By contrast, even with Kazan at his side, he was utterly stranded trying to play Monroe Stahr in “The Last Tycoon.” Stahr is a mastermind, but a guy with a soft heart, a lost love and a wish to do well by the world, and De Niro seemed to have no understanding of such sentiments. Then and now, he has never seemed to grasp love stories.

So he was great for the best part of 10 years. “Taxi Driver” and “Raging Bull” are the obvious examples. My favorite is “New York, New York,” where the story and a yearning Liza Minnelli do their best to persuade themselves and us that he might just be likeable, sweet and a good dad.

He wasn’t, and we owe that revelation plenty. By contrast, today’s young actors look desperate and compromised by their endless search for respect and affection.

De Niro didn’t care about us, and it altered movies.

David Thomson is the author of more than 20 books, including “The New Biographical Dictionary of Film.”

More from The Golden Globes:
No changes set for HFPA voting process | Feisty femme characters raise TV stakes
And the nominees are:
Drama | Comedy/Musical | Drama – Actor | Drama – Actress | Comedy – Actor | Comedy – Actress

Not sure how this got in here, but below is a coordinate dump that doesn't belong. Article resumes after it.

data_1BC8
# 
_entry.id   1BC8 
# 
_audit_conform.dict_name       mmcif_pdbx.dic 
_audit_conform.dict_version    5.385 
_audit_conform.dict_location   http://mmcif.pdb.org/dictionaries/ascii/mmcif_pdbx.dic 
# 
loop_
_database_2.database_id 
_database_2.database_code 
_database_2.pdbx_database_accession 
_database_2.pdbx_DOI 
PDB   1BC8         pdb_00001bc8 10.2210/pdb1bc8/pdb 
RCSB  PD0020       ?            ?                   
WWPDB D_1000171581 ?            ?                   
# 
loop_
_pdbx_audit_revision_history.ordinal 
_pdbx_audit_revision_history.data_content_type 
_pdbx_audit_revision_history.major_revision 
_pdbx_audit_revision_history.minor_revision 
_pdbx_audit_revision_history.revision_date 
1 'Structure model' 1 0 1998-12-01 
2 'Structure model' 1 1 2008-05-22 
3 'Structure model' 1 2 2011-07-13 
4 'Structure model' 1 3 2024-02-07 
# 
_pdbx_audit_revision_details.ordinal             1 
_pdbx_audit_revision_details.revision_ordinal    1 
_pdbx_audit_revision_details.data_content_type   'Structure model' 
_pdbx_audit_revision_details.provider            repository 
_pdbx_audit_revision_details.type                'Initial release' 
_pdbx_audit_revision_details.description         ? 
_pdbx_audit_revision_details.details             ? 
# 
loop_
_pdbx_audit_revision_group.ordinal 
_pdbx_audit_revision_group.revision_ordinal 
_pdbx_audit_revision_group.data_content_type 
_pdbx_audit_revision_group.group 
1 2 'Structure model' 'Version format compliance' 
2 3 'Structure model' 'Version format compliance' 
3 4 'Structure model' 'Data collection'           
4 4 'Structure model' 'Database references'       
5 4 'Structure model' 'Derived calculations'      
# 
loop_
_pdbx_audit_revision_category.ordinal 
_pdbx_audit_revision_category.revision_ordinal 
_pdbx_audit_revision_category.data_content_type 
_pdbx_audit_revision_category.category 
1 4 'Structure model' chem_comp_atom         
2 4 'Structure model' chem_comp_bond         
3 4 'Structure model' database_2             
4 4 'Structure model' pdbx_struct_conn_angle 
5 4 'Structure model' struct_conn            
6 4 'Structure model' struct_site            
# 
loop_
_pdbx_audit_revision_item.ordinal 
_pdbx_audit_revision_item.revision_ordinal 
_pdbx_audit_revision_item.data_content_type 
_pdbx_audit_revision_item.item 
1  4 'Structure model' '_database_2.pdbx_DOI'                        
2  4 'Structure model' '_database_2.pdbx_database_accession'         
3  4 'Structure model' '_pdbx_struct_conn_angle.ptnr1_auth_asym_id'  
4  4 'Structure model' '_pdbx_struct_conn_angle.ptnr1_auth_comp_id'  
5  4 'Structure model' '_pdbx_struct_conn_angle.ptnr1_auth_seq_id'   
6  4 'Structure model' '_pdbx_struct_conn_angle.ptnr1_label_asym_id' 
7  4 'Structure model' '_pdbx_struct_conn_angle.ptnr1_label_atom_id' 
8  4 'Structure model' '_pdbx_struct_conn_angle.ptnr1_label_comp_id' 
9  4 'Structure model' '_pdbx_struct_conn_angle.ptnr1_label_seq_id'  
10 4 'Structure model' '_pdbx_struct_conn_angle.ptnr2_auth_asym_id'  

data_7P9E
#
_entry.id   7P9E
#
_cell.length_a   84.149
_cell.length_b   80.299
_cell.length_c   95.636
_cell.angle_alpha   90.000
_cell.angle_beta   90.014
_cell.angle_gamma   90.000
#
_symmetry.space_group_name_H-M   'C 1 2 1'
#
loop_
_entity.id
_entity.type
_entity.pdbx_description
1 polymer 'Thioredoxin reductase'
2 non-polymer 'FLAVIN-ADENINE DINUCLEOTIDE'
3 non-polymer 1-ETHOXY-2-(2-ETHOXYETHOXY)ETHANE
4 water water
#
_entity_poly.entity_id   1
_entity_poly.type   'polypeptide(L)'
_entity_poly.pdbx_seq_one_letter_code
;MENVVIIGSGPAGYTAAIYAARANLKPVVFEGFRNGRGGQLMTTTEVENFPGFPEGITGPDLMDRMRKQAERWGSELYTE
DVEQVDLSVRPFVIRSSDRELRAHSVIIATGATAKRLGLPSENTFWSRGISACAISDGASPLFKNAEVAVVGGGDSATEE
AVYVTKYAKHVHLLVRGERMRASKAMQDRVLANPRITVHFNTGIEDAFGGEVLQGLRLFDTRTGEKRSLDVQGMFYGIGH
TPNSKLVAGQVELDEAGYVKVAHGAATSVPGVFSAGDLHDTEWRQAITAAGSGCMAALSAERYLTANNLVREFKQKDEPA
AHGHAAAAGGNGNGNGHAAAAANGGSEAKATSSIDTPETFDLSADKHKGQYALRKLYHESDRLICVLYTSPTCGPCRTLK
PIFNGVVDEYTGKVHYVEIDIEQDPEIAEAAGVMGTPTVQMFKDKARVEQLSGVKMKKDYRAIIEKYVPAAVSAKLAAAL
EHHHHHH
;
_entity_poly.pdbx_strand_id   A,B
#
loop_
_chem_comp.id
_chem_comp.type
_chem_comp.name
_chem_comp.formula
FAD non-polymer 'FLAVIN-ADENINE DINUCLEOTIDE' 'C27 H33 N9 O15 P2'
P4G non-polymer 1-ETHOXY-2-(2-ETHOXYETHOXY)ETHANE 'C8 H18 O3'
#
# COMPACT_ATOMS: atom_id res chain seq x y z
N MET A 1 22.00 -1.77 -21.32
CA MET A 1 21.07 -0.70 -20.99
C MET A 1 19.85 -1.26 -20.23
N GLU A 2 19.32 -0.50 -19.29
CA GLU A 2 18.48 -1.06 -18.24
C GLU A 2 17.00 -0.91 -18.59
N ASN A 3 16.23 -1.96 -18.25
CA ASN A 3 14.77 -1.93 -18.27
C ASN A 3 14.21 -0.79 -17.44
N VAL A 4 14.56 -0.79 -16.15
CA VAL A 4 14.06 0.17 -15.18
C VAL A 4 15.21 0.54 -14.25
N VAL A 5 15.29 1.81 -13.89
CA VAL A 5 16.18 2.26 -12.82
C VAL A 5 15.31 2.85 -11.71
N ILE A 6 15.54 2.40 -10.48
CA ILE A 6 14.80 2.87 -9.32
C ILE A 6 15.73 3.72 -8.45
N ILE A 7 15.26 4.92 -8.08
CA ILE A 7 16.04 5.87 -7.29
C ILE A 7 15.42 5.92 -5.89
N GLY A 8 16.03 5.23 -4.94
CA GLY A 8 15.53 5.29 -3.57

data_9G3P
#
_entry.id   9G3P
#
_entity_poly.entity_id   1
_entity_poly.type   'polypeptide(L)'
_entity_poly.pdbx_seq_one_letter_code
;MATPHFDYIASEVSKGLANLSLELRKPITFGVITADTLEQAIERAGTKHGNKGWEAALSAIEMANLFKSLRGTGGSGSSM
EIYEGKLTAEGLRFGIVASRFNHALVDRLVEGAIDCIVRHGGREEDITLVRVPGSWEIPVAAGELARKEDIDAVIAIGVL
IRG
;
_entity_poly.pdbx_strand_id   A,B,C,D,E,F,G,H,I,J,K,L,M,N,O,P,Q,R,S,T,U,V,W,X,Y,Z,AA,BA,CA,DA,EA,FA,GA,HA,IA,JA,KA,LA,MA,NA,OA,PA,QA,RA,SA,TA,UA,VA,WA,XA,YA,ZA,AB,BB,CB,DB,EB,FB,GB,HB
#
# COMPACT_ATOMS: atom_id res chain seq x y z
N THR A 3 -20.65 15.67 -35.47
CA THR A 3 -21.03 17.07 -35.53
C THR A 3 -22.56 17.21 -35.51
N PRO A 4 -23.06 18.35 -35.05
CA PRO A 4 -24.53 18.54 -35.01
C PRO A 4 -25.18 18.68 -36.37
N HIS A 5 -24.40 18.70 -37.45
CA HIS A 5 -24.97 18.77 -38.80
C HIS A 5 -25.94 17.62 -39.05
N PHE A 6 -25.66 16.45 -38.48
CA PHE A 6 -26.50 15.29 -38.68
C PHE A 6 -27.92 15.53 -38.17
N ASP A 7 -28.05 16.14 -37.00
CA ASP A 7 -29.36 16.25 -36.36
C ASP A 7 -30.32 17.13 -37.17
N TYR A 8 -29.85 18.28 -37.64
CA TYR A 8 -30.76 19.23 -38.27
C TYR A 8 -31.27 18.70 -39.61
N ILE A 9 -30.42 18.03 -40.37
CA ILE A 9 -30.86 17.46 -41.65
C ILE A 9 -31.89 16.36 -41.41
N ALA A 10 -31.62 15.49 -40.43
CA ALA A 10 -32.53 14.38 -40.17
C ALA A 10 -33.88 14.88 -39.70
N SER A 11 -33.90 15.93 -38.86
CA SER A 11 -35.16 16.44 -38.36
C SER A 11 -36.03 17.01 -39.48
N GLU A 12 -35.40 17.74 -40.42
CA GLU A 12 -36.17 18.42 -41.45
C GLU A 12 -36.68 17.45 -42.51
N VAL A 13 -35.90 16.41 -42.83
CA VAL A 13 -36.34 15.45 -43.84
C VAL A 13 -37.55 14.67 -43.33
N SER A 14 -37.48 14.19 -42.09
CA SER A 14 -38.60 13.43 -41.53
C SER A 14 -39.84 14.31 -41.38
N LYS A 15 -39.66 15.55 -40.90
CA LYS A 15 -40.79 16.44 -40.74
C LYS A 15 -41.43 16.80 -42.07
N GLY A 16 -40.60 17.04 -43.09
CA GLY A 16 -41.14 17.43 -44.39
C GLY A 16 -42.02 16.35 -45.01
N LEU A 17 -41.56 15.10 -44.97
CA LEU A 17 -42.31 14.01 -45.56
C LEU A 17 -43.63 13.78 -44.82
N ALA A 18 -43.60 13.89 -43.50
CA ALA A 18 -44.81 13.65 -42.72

Cecil B. DeMille Award: Robert De Niro
De Niro ranges from epics to Fokkers | Dangerous De Niro brought electricity to screen

More Film

  • Svensk Filmindustri SF Studios logo

    Warner Bros, SF Studios Expand Distribution Deal Across Scandinavia

    Warner Bros. Pictures has expanded its distribution deal with SF Studios to include Sweden and have their movies released by the Nordic major through all of Scandinavia. Warner Bros. Pictures already has a distribution pact with SF Studios in Denmark, Norway and Finland. Under the partnership, SF Studios has been handling the sales, marketing and [...]

  • Nicole Kidman Meryl Streep

    Meryl Streep, Nicole Kidman to Star in Ryan Murphy's 'The Prom' at Netflix

    Ryan Murphy enlisted a star-studded cast for his upcoming Netflix movie “The Prom,” an adaptation of the Tony-nominated Broadway musical. Meryl Streep, Nicole Kidman, Awkwafina, James Corden, Ariana Grande, Keegan-Michael Key and Andrew Rannells are among the A-listers bringing “The Prom” to screens. “The Prom” follows a lesbian student in the fictional conservative town of [...]

  • Viktor Dvorak, Anna Geislerova Join Vaclav